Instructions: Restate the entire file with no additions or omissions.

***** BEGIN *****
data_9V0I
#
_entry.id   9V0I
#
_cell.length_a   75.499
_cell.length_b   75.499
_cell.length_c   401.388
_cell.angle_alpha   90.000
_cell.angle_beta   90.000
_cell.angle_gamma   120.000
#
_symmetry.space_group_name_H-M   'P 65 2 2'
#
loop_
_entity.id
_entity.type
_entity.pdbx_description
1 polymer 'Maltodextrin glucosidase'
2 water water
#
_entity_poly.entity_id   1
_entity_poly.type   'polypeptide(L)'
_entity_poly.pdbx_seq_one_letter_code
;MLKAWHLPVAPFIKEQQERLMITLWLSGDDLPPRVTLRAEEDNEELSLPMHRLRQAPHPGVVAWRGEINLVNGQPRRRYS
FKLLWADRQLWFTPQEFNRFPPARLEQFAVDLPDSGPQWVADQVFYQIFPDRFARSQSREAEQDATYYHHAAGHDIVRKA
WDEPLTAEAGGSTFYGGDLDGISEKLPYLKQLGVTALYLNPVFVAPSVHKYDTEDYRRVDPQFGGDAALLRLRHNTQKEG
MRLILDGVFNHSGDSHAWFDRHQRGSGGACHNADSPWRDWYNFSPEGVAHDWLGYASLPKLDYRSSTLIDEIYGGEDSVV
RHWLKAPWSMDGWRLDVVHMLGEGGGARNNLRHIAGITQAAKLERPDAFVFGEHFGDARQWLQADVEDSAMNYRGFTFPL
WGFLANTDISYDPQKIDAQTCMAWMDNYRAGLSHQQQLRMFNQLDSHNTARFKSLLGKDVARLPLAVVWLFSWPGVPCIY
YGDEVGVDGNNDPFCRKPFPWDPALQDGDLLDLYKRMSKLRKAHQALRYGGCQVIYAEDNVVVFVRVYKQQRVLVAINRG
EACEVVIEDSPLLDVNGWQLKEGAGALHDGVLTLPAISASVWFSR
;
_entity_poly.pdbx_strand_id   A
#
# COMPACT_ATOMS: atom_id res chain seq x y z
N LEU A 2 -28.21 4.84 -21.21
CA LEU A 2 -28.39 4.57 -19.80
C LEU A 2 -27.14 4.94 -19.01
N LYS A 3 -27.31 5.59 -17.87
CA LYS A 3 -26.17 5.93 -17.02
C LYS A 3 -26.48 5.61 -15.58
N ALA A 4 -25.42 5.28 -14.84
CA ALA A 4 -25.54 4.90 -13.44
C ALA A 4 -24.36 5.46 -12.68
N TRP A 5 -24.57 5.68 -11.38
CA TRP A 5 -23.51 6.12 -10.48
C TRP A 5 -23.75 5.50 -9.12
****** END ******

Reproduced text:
data_9V0I
#
_entry.id   9V0I
#
_cell.length_a   75.499
_cell.length_b   75.499
_cell.length_c   401.388
_cell.angle_alpha   90.000
_cell.angle_beta   90.000
_cell.angle_gamma   120.000
#
_symmetry.space_group_name_H-M   'P 65 2 2'
#
loop_
_entity.id
_entity.type
_entity.pdbx_description
1 polymer 'Maltodextrin glucosidase'
2 water water
#
_entity_poly.entity_id   1
_entity_poly.type   'polypeptide(L)'
_entity_poly.pdbx_seq_one_letter_code
;MLKAWHLPVAPFIKEQQERLMITLWLSGDDLPPRVTLRAEEDNEELSLPMHRLRQAPHPGVVAWRGEINLVNGQPRRRYS
FKLLWADRQLWFTPQEFNRFPPARLEQFAVDLPDSGPQWVADQVFYQIFPDRFARSQSREAEQDATYYHHAAGHDIVRKA
WDEPLTAEAGGSTFYGGDLDGISEKLPYLKQLGVTALYLNPVFVAPSVHKYDTEDYRRVDPQFGGDAALLRLRHNTQKEG
MRLILDGVFNHSGDSHAWFDRHQRGSGGACHNADSPWRDWYNFSPEGVAHDWLGYASLPKLDYRSSTLIDEIYGGEDSVV
RHWLKAPWSMDGWRLDVVHMLGEGGGARNNLRHIAGITQAAKLERPDAFVFGEHFGDARQWLQADVEDSAMNYRGFTFPL
WGFLANTDISYDPQKIDAQTCMAWMDNYRAGLSHQQQLRMFNQLDSHNTARFKSLLGKDVARLPLAVVWLFSWPGVPCIY
YGDEVGVDGNNDPFCRKPFPWDPALQDGDLLDLYKRMSKLRKAHQALRYGGCQVIYAEDNVVVFVRVYKQQRVLVAINRG
EACEVVIEDSPLLDVNGWQLKEGAGALHDGVLTLPAISASVWFSR
;
_entity_poly.pdbx_strand_id   A
#
# COMPACT_ATOMS: atom_id res chain seq x y z
N LEU A 2 -28.21 4.84 -21.21
CA LEU A 2 -28.39 4.57 -19.80
C LEU A 2 -27.14 4.94 -19.01
N LYS A 3 -27.31 5.59 -17.87
CA LYS A 3 -26.17 5.93 -17.02
C LYS A 3 -26.48 5.61 -15.58
N ALA A 4 -25.42 5.28 -14.84
CA ALA A 4 -25.54 4.90 -13.44
C ALA A 4 -24.36 5.46 -12.68
N TRP A 5 -24.57 5.68 -11.38
CA TRP A 5 -23.51 6.12 -10.48
C TRP A 5 -23.75 5.50 -9.12